Updated news on the Gambino, Genovese, Bonanno, Lucchese and Colombo Organized Crime Families of New York City.

Wednesday, February 2, 2011

FBI roundup exposes modern day Mafia

Mafia crime family structure treeImage via Wikipedia

Crimes include murder, extortion, gambling, drug dealing, and the corruption of labor unions

The names have changed, but the games are the same.
That's the assessment in law enforcement and underworld circles nearly two weeks after a massive FBI mob roundup in which 127 alleged organized crime members and associates were arrested.
Murder, extortion, gambling, drug dealing, and the corruption of labor unions were detailed in more than a dozen indictments returned in northern New Jersey, New York, and Rhode Island.
The Jan. 20 arrests - and the unrelated apprehension of reputed Philadelphia mob underboss Martin Angelina three days earlier for allegedly beating his girlfriend - say a lot about the state of the American Mafia, a once-secret "honorable society," according to law enforcement sources.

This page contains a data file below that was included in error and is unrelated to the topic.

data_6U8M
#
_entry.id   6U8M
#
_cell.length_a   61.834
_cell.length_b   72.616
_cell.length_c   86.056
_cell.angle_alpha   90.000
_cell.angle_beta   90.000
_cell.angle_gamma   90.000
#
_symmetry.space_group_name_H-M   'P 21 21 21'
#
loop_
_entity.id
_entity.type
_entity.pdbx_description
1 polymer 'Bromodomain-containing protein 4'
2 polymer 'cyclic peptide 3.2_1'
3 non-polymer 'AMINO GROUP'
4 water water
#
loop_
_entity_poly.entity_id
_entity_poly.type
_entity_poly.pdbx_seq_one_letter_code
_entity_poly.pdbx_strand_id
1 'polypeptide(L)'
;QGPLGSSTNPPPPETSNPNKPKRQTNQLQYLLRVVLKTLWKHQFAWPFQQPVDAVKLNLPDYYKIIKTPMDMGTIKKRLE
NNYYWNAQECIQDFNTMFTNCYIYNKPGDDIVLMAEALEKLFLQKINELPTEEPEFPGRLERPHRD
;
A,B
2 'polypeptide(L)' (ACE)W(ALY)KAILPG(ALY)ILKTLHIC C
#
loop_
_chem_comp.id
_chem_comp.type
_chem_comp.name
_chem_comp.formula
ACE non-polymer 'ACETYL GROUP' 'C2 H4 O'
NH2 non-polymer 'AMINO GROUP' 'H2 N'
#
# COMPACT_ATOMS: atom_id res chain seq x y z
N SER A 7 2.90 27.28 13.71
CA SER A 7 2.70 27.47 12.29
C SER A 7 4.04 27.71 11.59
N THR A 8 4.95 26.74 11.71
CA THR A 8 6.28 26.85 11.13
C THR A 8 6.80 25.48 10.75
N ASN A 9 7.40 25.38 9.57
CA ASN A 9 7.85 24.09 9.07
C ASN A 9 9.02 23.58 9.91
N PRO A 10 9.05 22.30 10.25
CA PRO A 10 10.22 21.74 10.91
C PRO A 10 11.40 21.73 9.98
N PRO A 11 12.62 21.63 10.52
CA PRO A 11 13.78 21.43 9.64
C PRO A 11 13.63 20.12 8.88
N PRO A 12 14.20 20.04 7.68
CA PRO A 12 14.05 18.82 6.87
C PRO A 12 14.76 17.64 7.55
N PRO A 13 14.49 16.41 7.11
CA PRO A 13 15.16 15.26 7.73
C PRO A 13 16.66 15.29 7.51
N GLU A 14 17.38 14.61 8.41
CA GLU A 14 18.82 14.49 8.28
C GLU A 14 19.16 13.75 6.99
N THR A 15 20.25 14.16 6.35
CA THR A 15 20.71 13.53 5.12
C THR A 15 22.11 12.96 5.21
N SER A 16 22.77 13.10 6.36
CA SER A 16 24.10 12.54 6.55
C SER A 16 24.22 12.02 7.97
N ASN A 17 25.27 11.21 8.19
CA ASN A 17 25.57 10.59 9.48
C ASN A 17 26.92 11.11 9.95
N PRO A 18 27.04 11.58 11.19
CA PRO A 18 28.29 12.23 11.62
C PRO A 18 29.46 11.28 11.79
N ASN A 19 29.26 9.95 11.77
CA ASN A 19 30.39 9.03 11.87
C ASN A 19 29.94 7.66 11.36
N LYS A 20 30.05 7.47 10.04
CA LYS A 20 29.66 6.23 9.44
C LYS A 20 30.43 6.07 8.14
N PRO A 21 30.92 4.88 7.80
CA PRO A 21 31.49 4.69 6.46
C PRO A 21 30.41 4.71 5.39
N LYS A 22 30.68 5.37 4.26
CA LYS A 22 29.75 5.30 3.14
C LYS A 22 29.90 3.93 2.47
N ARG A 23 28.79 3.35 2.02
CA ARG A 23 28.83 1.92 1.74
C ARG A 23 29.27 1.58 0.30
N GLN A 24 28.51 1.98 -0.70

Today the mob is not so secret and not very honorable.
Hundreds of hours of conversations from phone taps and body wires worn by cooperating witnesses, some of them mob members, are at the heart of the federal indictments. The evidence-gathering techniques rely on the modern mobster's rejection of omerta, the once-sacrosanct code of silence.
Angelina's arrest, after an early-morning altercation that had his South Philly neighbors calling police, is a more personal issue. But, investigators say, it casts Angelina as more punk-like than principled.
While none of those charged in the New Jersey, New York, and Rhode Island cases was a household name - the celebrity-gangster days of John Gotti and Joey Merlino also appear to be history - the racketeering charges were all too familiar.
The case out of Newark, for example, focuses on the Genovese crime family's control of the International Longshoremen's Association (ILA) and the loading of cargo ships at New Jersey piers.